Author Summary
The stresses imposed on DNA within organisms can drive the molecule from its standard B-form double-helical structure into other conformations at susceptible sites within the sequence. We present a theoretical method to calculate this transition behavior due to stresses induced by supercoiling. We also develop a numerical algorithm that calculates the transformation probability of each base pair in a user-specified DNA sequence under stress. We apply this method to analyze the competition between transitions to strand separated and left-handed Z-form structures. We find that these two conformations are both competitive under physiological environmental conditions, and that this competition is especially sensitive to temperature. By comparing its results to experimental data we also show that the algorithm properly describes the competition between melting and Z-DNA formation. Analysis of large gene sets from various organisms shows a correlation between sites of stress-induced transitions and locations that are involved in regulating gene expression.
doi:10.1371/journal.pcbi.1002484
PMCID: PMC3343103  PMID: 22570598
4.  Theoretical Analysis of the Stress Induced B-Z Transition in Superhelical DNA 
PLoS Computational Biology  2011;7(1):e1001051.
We present a method to calculate the propensities of regions within a DNA molecule to transition from B-form to Z-form under negative superhelical stresses. We use statistical mechanics to analyze the competition that occurs among all susceptible Z-forming regions at thermodynamic equilibrium in a superhelically stressed DNA of specified sequence. This method, which we call SIBZ, is similar to the SIDD algorithm that was previously developed to analyze superhelical duplex destabilization. A state of the system is determined by assigning to each base pair either the B- or the Z-conformation, accounting for the dinucleotide repeat unit of Z-DNA. The free energy of a state is comprised of the nucleation energy, the sequence-dependent B-Z transition energy, and the energy associated with the residual superhelicity remaining after the change of twist due to transition. Using this information, SIBZ calculates the equilibrium B-Z transition probability of each base pair in the sequence. This can be done at any physiologically reasonable level of negative superhelicity. We use SIBZ to analyze a variety of representative genomic DNA sequences. We show that the dominant Z-DNA forming regions in a sequence can compete in highly complex ways as the superhelicity level changes. Despite having no tunable parameters, the predictions of SIBZ agree precisely with experimental results, both for the onset of transition in plasmids containing introduced Z-forming sequences and for the locations of Z-forming regions in genomic sequences. We calculate the transition profiles of 5 kb regions taken from each of 12,841 mouse genes and centered on the transcription start site (TSS). We find a substantial increase in the frequency of Z-forming regions immediately upstream from the TSS. The approach developed here has the potential to illuminate the occurrence of Z-form regions in vivo, and the possible roles this transition may play in biological processes.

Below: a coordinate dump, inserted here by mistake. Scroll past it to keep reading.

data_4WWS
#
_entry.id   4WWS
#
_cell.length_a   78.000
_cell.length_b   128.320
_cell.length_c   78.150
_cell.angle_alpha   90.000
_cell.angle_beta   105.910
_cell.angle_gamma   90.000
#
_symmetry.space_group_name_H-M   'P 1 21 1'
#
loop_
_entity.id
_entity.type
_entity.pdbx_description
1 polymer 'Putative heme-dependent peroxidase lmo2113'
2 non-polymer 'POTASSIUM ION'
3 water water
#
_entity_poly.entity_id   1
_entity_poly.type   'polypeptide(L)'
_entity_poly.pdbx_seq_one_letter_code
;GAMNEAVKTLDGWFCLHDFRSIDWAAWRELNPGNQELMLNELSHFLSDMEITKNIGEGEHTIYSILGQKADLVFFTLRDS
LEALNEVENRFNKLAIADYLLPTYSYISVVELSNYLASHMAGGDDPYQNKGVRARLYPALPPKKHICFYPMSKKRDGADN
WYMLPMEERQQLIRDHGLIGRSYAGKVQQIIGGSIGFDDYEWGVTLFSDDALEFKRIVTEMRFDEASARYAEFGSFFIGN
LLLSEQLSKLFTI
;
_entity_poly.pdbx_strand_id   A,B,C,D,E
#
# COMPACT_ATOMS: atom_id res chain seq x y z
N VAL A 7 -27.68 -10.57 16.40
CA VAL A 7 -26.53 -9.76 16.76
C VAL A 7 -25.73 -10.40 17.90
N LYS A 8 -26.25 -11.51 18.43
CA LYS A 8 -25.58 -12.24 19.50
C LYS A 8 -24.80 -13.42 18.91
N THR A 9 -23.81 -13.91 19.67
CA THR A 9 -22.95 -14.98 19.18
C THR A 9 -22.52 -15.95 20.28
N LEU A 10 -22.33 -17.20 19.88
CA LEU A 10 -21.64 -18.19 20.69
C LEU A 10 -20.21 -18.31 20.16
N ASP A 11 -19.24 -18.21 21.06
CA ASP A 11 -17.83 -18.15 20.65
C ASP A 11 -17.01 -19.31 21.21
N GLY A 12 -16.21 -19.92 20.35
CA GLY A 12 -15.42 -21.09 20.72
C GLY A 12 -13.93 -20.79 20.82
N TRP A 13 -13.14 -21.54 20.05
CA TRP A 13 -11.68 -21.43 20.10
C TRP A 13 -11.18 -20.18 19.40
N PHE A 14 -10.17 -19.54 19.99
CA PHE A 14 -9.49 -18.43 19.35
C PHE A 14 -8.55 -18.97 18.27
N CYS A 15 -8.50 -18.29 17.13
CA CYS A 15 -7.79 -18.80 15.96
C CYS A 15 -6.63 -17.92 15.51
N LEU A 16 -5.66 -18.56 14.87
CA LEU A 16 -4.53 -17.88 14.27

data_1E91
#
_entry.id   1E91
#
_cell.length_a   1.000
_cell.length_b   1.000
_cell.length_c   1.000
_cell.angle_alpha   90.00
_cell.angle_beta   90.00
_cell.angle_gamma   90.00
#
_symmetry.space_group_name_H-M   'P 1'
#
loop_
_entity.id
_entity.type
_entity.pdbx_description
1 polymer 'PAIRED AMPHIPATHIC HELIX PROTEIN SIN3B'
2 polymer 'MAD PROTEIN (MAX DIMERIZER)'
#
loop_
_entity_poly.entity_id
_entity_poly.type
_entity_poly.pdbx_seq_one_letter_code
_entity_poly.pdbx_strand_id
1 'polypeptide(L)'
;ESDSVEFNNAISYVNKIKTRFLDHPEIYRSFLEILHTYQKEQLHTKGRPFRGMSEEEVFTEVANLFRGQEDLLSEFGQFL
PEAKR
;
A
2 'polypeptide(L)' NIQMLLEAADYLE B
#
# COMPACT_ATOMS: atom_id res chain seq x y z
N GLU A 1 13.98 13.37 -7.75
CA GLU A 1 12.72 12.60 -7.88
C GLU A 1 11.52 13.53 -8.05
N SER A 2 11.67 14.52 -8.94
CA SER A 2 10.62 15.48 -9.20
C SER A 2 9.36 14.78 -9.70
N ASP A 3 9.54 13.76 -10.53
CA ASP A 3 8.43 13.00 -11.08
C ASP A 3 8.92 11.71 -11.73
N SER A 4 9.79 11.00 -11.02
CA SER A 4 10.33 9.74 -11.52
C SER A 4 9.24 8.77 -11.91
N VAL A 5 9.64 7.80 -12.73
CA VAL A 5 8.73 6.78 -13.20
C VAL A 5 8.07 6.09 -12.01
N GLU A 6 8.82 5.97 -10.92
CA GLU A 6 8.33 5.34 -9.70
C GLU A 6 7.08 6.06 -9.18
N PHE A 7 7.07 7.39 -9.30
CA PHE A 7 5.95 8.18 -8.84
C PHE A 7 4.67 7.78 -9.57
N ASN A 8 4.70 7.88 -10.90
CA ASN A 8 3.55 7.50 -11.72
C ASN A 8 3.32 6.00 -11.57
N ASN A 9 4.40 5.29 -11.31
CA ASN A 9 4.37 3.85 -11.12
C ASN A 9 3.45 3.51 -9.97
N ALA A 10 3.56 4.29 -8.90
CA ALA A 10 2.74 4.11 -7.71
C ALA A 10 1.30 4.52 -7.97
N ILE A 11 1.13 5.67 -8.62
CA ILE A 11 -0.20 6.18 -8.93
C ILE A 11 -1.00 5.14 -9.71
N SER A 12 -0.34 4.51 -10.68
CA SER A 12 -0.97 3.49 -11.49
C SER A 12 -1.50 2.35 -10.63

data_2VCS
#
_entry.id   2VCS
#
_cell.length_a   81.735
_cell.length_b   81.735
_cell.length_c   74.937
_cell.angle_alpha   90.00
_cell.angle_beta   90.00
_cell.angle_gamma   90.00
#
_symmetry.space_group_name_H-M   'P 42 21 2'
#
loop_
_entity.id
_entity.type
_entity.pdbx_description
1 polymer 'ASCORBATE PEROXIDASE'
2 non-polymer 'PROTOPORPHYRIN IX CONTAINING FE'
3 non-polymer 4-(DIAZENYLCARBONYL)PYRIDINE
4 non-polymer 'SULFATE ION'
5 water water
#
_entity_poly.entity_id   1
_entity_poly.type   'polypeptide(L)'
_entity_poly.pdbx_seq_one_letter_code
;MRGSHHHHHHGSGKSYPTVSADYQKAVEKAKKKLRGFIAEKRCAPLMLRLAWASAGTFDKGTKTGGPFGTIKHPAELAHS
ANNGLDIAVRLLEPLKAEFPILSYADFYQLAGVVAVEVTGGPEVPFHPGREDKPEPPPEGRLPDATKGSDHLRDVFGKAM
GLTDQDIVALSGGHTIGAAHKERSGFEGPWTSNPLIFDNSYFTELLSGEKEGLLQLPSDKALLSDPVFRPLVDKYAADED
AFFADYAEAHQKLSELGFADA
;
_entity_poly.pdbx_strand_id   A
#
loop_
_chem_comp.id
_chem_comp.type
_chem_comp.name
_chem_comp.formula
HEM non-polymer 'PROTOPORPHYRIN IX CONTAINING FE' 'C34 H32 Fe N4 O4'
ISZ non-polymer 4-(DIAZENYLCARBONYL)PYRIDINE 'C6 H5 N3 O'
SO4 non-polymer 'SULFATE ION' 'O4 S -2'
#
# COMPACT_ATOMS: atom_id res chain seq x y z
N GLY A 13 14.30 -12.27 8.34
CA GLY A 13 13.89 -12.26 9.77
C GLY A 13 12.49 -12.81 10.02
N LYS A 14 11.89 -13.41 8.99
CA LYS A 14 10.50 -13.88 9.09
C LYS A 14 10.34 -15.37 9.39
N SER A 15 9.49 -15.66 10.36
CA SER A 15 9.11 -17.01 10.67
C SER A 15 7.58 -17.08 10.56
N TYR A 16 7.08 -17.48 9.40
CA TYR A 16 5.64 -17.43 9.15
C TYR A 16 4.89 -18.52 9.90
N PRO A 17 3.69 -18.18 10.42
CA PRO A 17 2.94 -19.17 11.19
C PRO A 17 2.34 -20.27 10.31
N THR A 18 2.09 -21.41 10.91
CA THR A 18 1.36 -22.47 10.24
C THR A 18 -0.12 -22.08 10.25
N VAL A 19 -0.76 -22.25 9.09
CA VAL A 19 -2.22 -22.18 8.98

Author Summary
We present the SIBZ algorithm that calculates the equilibrium properties of the transition from right-handed B-form to left-handed Z-form in a DNA sequence that is subjected to imposed stresses. SIBZ calculates the probability of transition of each base pair in a user-defined sequence. By examining illustrative examples, we show that the transition behaviors of all Z-susceptible regions in a sequence are coupled together by the imposed stresses. We show that the results produced by SIBZ agree closely with experimental observations of both the onset of transitions and the locations of Z-form sites in molecules of specified sequence. By analyzing 12,841 mouse genes, we show that sites susceptible to the B-Z transition cluster upstream from gene start sites. As this is where stresses generated by transcription accumulate, these sites may actually experience this transition when the genes involved are being expressed. This suggests that these transitions may serve regulatory functions.
doi:10.1371/journal.pcbi.1001051
PMCID: PMC3024258  PMID: 21283778

Results 1-4 (4)